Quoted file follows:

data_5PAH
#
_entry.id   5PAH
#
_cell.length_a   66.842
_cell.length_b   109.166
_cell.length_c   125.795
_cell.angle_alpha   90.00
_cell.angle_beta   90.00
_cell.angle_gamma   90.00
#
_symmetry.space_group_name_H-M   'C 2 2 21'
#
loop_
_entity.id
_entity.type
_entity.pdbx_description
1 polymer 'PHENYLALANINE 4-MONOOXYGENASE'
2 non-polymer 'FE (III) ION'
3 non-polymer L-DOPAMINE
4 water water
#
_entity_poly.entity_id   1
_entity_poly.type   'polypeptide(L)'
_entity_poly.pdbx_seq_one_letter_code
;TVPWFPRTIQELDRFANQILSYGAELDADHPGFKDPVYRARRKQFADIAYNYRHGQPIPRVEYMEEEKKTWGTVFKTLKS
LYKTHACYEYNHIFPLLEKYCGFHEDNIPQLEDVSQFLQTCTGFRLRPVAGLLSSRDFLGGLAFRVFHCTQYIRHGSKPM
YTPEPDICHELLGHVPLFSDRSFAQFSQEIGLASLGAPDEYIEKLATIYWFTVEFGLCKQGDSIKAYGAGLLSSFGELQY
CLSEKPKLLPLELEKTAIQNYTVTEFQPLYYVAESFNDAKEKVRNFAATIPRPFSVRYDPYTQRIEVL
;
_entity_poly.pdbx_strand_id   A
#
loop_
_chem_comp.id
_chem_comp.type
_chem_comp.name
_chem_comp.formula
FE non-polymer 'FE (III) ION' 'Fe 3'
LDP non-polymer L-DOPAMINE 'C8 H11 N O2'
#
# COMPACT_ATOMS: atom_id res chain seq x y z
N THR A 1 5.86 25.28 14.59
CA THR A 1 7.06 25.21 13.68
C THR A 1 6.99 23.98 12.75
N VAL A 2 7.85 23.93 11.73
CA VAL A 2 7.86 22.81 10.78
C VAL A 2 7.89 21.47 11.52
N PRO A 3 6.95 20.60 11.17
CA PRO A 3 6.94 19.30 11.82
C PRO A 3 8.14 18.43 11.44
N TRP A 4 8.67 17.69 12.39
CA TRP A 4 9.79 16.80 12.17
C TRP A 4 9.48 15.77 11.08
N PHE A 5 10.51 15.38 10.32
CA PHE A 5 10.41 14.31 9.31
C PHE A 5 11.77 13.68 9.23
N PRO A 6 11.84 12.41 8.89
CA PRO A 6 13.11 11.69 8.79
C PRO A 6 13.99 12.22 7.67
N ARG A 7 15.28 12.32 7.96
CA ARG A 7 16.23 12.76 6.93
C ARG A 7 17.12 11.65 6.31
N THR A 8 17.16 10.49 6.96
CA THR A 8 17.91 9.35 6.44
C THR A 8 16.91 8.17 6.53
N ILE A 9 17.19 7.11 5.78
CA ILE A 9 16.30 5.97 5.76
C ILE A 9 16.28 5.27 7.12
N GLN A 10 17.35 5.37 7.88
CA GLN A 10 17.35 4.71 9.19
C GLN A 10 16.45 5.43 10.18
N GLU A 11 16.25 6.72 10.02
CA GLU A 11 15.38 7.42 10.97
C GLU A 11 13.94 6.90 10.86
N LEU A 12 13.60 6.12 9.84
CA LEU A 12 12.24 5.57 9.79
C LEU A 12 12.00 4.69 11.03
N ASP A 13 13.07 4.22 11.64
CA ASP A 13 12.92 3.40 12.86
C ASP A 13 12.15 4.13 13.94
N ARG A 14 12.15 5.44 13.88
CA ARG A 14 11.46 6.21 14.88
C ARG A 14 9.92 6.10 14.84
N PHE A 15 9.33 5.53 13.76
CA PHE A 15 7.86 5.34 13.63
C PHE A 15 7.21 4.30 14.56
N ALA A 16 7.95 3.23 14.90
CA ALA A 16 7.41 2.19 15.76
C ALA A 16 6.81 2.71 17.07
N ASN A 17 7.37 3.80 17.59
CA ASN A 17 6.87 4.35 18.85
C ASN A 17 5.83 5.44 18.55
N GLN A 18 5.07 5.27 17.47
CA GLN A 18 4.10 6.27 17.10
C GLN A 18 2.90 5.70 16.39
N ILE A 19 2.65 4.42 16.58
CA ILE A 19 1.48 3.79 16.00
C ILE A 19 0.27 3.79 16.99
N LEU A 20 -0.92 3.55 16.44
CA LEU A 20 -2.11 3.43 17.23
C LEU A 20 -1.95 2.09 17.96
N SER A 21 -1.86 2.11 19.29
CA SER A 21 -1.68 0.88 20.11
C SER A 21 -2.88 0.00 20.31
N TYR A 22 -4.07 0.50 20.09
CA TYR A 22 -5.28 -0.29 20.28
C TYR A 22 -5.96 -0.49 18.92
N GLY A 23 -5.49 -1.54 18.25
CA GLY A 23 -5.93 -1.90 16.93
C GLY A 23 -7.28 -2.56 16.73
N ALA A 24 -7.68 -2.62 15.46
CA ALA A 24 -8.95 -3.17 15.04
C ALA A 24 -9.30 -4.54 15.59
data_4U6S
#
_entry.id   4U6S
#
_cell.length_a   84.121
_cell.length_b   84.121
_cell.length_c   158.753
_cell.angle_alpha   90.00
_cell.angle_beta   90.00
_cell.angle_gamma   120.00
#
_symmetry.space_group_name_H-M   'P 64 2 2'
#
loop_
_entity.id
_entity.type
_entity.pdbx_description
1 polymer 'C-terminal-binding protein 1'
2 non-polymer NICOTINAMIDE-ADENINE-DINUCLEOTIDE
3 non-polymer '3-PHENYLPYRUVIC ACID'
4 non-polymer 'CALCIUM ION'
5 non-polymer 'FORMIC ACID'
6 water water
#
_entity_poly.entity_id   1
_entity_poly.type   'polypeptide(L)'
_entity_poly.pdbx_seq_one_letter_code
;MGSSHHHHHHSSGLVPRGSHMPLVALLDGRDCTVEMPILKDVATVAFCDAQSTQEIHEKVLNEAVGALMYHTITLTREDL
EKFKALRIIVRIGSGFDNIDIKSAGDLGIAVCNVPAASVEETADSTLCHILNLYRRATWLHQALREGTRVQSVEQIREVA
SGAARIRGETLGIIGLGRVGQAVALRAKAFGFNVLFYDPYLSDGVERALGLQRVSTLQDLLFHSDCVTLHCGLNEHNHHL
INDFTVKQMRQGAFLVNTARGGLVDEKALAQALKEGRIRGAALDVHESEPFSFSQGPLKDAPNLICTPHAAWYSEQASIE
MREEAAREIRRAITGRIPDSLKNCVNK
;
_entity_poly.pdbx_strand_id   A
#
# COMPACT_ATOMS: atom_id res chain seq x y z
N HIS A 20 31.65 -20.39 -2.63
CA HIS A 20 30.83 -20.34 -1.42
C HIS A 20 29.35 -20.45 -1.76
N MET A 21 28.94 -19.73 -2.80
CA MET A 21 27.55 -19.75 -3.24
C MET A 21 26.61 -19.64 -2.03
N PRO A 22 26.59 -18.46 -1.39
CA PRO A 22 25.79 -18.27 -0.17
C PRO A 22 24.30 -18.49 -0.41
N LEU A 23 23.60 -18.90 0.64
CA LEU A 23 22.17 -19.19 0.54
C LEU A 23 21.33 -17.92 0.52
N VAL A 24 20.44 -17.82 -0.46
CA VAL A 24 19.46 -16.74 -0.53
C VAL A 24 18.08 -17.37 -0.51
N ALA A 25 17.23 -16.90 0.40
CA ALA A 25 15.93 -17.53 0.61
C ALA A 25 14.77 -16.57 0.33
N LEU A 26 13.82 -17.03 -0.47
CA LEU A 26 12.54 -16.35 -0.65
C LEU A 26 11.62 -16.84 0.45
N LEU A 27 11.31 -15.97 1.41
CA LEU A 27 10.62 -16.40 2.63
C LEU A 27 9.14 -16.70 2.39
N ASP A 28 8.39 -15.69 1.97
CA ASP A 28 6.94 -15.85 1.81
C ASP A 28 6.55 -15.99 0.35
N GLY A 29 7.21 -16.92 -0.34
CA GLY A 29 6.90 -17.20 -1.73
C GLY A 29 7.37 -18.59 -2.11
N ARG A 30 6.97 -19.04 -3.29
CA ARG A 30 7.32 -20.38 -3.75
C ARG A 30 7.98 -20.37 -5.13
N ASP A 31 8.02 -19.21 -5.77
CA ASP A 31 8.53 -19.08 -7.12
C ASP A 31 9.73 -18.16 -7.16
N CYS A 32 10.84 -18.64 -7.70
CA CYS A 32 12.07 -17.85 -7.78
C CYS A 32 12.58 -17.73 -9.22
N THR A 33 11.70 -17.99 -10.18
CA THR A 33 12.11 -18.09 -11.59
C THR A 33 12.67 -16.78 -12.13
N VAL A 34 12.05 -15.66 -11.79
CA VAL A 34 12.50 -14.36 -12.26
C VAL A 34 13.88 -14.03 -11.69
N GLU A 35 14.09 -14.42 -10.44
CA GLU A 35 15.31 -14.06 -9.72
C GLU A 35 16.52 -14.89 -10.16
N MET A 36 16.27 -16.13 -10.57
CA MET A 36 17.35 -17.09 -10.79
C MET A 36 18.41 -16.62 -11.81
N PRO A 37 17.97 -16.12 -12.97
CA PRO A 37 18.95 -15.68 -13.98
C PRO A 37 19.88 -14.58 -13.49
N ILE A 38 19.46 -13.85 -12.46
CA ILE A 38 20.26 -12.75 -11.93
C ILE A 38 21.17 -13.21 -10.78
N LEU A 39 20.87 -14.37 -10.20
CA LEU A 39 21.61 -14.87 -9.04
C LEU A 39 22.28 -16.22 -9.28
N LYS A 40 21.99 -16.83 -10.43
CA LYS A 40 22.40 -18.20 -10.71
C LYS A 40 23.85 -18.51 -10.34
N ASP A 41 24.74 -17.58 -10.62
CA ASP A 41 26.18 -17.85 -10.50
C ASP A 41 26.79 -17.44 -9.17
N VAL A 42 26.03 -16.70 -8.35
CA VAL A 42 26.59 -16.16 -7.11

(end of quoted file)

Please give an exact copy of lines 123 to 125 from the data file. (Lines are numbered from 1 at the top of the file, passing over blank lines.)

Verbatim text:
_cell.angle_gamma   120.00
#
_symmetry.space_group_name_H-M   'P 64 2 2'